Dinner

Garden. And another thing. Gardening. When growing once weeds, be sure to weed them. Oh no. And dairy goats. Five of those. And counting. Kids with cries unknown while we grapple with our own. Caterwauling. Cat or walling. Equally intrigued by both. Enough hens to cover a family in eggs. Neighborhood game rooster crashes for the night. That is all right. I have no objections. He can stay, so long as he cries before that first splash of light across the fields down the hill. Covered over in hay cut and baled. Thinking a farmer better come and collect them. Hay bales left in fields too long have been known to walk off. Pigs. Smoking corn cobs like cigars, chewed down to the nub, blowing smoke in the cold. The part where pork in my freezer pranced in a lot and I fed him a lot and I worked on his pen, he gnawed on my fingers and untied my boot strings, no kidding, pig on the other side mouthing my gloved fingers through the interwoven pieces of pig fencing, low, and heavy. When the ground grew soft enough, they tore up the dented green deep planted garden posts that supported them and laid whole twenty foot sections on their sides, and the pork in my freezer took off on short lived bursts of adventure. Scaring customers. Scaring me. Even as I tempted him with hotdog buns back into the pen I kept him in. It is a hard life to live. A tricky dynamic. To keep an animal in conditions that are rightfully, globally accepted as wrong for humans. It’s like stepping into the mind of a spider. A thinking predator. A not always consensual symbiosis. Farming may yet prove to be nothing more than the most complex spider web ever implemented in the world. Dinner served all the same. Good food, nutrition. Life giving. Energy lending. And it is heavy. Taking the life of anything is. It needs to be. It introduces us to the idea that some day we will also die, and in this moment, for the first time ever, we will be something else’s dinner. Chicken. Pig. Produce. Beef. People for as long as time have been putting their hands together and praying thanks, good things, hopes and wishes, with the leftovers of perfectly innocent things decorating their dishes. There is only one thing that makes it all right. And that is the truth. That old Christian recognition.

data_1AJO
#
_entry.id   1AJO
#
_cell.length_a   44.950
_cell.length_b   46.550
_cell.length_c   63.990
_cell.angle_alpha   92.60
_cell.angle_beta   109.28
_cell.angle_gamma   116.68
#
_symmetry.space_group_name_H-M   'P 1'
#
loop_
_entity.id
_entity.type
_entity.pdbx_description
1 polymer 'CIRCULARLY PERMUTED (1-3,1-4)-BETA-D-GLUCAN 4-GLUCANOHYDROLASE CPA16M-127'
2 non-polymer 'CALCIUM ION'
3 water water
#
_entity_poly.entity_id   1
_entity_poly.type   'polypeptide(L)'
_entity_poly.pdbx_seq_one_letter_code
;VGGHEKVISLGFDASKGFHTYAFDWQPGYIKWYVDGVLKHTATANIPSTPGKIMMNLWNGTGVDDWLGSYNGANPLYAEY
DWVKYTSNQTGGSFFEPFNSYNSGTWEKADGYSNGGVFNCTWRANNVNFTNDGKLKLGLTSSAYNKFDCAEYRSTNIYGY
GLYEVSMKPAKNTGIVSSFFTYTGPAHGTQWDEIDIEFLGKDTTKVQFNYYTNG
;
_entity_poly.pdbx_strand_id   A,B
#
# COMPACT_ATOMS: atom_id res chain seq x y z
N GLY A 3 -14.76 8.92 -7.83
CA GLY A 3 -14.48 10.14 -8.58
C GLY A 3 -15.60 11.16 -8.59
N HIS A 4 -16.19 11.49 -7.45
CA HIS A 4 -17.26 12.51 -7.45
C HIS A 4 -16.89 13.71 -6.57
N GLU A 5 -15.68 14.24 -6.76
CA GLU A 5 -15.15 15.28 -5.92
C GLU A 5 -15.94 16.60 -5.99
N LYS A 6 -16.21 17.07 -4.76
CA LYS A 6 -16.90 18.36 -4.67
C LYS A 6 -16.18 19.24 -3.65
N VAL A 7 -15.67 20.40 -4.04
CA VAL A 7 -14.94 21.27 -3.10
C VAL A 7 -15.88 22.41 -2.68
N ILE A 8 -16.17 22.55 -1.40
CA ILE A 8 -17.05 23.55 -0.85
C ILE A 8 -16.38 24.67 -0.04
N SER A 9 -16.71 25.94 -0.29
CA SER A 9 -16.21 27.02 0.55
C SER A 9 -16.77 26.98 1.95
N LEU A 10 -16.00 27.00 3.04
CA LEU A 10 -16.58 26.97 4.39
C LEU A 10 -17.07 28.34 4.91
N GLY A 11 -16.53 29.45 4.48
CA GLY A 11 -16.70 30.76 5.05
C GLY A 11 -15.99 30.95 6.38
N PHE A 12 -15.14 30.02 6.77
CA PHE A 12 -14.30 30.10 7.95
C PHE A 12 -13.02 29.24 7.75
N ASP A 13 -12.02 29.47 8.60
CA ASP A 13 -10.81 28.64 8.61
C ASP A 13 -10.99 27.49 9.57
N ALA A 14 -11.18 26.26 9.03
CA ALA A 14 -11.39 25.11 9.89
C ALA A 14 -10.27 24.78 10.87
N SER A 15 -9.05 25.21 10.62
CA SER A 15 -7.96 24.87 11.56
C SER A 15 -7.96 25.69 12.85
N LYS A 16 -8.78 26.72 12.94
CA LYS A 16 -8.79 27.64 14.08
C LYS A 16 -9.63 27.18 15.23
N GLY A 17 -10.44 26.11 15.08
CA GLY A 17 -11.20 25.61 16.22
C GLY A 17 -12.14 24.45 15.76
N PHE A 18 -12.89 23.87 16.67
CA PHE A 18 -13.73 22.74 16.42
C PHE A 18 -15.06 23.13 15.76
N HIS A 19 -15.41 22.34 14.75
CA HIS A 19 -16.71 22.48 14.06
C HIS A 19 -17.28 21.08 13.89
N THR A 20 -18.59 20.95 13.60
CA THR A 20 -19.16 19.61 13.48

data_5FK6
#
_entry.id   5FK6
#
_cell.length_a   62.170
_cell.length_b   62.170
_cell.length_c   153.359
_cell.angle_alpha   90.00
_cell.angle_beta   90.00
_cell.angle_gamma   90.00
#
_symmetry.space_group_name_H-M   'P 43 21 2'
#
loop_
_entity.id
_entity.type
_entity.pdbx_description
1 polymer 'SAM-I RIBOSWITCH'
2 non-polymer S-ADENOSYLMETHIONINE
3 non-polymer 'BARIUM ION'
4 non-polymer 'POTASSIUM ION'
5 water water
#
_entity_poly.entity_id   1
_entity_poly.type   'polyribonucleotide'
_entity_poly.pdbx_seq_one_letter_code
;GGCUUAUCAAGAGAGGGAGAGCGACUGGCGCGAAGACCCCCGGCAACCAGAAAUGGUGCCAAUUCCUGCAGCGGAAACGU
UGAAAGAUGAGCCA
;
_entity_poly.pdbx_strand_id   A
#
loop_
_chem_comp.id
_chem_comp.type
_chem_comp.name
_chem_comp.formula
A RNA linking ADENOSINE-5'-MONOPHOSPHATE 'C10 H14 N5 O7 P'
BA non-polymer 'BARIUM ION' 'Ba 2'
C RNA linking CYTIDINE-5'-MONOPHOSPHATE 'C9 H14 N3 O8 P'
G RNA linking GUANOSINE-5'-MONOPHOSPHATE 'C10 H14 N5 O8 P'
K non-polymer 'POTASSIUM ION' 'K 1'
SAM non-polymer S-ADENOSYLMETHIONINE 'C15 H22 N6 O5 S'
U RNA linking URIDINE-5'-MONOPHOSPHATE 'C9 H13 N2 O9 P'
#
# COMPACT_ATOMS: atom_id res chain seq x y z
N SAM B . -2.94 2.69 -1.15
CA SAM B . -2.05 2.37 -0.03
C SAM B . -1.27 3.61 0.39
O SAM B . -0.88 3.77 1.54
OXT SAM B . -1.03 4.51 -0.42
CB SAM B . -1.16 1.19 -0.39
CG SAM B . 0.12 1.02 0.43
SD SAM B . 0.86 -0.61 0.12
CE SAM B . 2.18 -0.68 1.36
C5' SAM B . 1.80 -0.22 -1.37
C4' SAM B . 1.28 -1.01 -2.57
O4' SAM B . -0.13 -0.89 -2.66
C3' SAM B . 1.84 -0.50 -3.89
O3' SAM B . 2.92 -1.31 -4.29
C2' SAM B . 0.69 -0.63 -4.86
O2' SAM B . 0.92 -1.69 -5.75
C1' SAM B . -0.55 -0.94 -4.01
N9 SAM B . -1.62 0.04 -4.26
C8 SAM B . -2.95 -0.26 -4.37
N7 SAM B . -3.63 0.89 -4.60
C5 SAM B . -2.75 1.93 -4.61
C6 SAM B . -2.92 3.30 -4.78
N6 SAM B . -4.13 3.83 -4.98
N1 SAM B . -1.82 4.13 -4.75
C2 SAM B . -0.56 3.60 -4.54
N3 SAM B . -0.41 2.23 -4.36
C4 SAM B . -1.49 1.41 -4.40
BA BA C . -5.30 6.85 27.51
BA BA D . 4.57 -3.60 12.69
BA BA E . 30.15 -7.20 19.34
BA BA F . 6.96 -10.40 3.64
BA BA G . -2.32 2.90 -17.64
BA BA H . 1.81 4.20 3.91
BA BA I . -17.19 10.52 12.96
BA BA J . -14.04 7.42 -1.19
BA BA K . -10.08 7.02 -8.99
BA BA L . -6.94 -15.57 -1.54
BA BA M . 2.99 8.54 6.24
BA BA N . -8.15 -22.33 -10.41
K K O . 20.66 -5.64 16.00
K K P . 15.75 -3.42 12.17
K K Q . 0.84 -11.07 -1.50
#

Some day dinner will be on you.

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